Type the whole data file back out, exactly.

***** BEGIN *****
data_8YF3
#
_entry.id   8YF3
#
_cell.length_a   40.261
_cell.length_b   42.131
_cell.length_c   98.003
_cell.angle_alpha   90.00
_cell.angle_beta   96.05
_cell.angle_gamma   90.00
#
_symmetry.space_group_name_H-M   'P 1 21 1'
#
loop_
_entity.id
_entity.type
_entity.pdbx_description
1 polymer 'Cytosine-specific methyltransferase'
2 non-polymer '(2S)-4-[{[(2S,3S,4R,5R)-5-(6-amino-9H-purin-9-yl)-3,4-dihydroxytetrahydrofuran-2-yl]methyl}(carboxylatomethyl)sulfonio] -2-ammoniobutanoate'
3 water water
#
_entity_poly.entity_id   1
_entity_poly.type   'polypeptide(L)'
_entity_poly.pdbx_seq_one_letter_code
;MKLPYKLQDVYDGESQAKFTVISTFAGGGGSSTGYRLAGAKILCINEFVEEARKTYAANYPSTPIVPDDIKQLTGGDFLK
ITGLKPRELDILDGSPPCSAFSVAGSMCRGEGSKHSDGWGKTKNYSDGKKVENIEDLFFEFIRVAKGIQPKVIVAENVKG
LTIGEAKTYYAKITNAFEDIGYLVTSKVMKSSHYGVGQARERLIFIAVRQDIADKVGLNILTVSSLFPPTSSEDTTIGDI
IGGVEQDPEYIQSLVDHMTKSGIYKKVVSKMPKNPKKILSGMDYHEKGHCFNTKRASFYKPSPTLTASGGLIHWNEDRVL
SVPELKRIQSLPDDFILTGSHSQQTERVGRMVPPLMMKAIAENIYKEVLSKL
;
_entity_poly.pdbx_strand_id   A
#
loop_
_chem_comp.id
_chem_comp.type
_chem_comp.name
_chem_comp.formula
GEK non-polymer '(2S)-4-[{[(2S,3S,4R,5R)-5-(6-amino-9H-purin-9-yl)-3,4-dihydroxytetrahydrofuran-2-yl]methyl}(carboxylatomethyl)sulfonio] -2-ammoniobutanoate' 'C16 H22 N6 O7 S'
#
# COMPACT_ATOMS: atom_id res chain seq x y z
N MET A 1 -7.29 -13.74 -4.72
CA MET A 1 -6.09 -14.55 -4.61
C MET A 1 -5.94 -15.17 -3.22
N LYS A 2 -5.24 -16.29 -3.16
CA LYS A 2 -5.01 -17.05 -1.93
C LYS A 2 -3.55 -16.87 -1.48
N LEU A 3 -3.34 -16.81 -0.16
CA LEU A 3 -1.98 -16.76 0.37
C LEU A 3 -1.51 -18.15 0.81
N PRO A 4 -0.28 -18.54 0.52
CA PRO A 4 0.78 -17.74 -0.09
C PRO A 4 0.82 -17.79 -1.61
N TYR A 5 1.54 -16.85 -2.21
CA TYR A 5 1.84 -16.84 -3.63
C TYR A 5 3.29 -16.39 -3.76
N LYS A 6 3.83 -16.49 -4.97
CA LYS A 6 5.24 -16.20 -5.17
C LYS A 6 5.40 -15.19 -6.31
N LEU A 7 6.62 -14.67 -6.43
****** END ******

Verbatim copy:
data_8YF3
#
_entry.id   8YF3
#
_cell.length_a   40.261
_cell.length_b   42.131
_cell.length_c   98.003
_cell.angle_alpha   90.00
_cell.angle_beta   96.05
_cell.angle_gamma   90.00
#
_symmetry.space_group_name_H-M   'P 1 21 1'
#
loop_
_entity.id
_entity.type
_entity.pdbx_description
1 polymer 'Cytosine-specific methyltransferase'
2 non-polymer '(2S)-4-[{[(2S,3S,4R,5R)-5-(6-amino-9H-purin-9-yl)-3,4-dihydroxytetrahydrofuran-2-yl]methyl}(carboxylatomethyl)sulfonio] -2-ammoniobutanoate'
3 water water
#
_entity_poly.entity_id   1
_entity_poly.type   'polypeptide(L)'
_entity_poly.pdbx_seq_one_letter_code
;MKLPYKLQDVYDGESQAKFTVISTFAGGGGSSTGYRLAGAKILCINEFVEEARKTYAANYPSTPIVPDDIKQLTGGDFLK
ITGLKPRELDILDGSPPCSAFSVAGSMCRGEGSKHSDGWGKTKNYSDGKKVENIEDLFFEFIRVAKGIQPKVIVAENVKG
LTIGEAKTYYAKITNAFEDIGYLVTSKVMKSSHYGVGQARERLIFIAVRQDIADKVGLNILTVSSLFPPTSSEDTTIGDI
IGGVEQDPEYIQSLVDHMTKSGIYKKVVSKMPKNPKKILSGMDYHEKGHCFNTKRASFYKPSPTLTASGGLIHWNEDRVL
SVPELKRIQSLPDDFILTGSHSQQTERVGRMVPPLMMKAIAENIYKEVLSKL
;
_entity_poly.pdbx_strand_id   A
#
loop_
_chem_comp.id
_chem_comp.type
_chem_comp.name
_chem_comp.formula
GEK non-polymer '(2S)-4-[{[(2S,3S,4R,5R)-5-(6-amino-9H-purin-9-yl)-3,4-dihydroxytetrahydrofuran-2-yl]methyl}(carboxylatomethyl)sulfonio] -2-ammoniobutanoate' 'C16 H22 N6 O7 S'
#
# COMPACT_ATOMS: atom_id res chain seq x y z
N MET A 1 -7.29 -13.74 -4.72
CA MET A 1 -6.09 -14.55 -4.61
C MET A 1 -5.94 -15.17 -3.22
N LYS A 2 -5.24 -16.29 -3.16
CA LYS A 2 -5.01 -17.05 -1.93
C LYS A 2 -3.55 -16.87 -1.48
N LEU A 3 -3.34 -16.81 -0.16
CA LEU A 3 -1.98 -16.76 0.37
C LEU A 3 -1.51 -18.15 0.81
N PRO A 4 -0.28 -18.54 0.52
CA PRO A 4 0.78 -17.74 -0.09
C PRO A 4 0.82 -17.79 -1.61
N TYR A 5 1.54 -16.85 -2.21
CA TYR A 5 1.84 -16.84 -3.63
C TYR A 5 3.29 -16.39 -3.76
N LYS A 6 3.83 -16.49 -4.97
CA LYS A 6 5.24 -16.20 -5.17
C LYS A 6 5.40 -15.19 -6.31
N LEU A 7 6.62 -14.67 -6.43